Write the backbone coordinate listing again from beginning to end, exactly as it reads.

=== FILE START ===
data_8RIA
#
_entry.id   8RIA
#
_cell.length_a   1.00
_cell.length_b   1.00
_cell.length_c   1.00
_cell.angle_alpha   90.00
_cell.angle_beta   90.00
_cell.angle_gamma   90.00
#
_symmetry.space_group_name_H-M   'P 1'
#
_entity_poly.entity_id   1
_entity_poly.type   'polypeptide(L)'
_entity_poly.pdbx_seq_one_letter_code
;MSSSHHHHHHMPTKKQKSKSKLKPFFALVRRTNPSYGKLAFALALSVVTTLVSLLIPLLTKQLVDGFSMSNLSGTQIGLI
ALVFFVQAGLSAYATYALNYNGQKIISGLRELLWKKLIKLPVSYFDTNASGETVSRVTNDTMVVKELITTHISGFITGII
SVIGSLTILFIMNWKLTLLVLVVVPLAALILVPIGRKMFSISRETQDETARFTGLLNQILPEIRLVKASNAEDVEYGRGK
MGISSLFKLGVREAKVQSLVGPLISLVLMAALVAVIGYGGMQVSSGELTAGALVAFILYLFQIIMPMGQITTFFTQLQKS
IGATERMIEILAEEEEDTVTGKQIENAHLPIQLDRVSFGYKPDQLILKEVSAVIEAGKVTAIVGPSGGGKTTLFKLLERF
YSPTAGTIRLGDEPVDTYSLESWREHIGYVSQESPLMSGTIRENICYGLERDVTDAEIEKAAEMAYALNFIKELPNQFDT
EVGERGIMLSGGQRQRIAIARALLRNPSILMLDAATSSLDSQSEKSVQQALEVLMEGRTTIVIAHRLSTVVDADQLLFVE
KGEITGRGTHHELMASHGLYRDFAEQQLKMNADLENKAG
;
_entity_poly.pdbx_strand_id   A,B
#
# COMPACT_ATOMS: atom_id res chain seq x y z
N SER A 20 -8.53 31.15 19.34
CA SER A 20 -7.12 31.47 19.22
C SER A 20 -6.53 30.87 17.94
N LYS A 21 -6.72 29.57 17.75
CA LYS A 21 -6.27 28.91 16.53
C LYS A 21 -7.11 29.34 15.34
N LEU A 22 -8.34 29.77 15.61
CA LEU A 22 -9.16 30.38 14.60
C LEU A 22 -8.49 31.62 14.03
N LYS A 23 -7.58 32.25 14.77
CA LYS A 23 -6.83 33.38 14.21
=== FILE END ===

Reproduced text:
data_8RIA
#
_entry.id   8RIA
#
_cell.length_a   1.00
_cell.length_b   1.00
_cell.length_c   1.00
_cell.angle_alpha   90.00
_cell.angle_beta   90.00
_cell.angle_gamma   90.00
#
_symmetry.space_group_name_H-M   'P 1'
#
_entity_poly.entity_id   1
_entity_poly.type   'polypeptide(L)'
_entity_poly.pdbx_seq_one_letter_code
;MSSSHHHHHHMPTKKQKSKSKLKPFFALVRRTNPSYGKLAFALALSVVTTLVSLLIPLLTKQLVDGFSMSNLSGTQIGLI
ALVFFVQAGLSAYATYALNYNGQKIISGLRELLWKKLIKLPVSYFDTNASGETVSRVTNDTMVVKELITTHISGFITGII
SVIGSLTILFIMNWKLTLLVLVVVPLAALILVPIGRKMFSISRETQDETARFTGLLNQILPEIRLVKASNAEDVEYGRGK
MGISSLFKLGVREAKVQSLVGPLISLVLMAALVAVIGYGGMQVSSGELTAGALVAFILYLFQIIMPMGQITTFFTQLQKS
IGATERMIEILAEEEEDTVTGKQIENAHLPIQLDRVSFGYKPDQLILKEVSAVIEAGKVTAIVGPSGGGKTTLFKLLERF
YSPTAGTIRLGDEPVDTYSLESWREHIGYVSQESPLMSGTIRENICYGLERDVTDAEIEKAAEMAYALNFIKELPNQFDT
EVGERGIMLSGGQRQRIAIARALLRNPSILMLDAATSSLDSQSEKSVQQALEVLMEGRTTIVIAHRLSTVVDADQLLFVE
KGEITGRGTHHELMASHGLYRDFAEQQLKMNADLENKAG
;
_entity_poly.pdbx_strand_id   A,B
#
# COMPACT_ATOMS: atom_id res chain seq x y z
N SER A 20 -8.53 31.15 19.34
CA SER A 20 -7.12 31.47 19.22
C SER A 20 -6.53 30.87 17.94
N LYS A 21 -6.72 29.57 17.75
CA LYS A 21 -6.27 28.91 16.53
C LYS A 21 -7.11 29.34 15.34
N LEU A 22 -8.34 29.77 15.61
CA LEU A 22 -9.16 30.38 14.60
C LEU A 22 -8.49 31.62 14.03
N LYS A 23 -7.58 32.25 14.77
CA LYS A 23 -6.83 33.38 14.21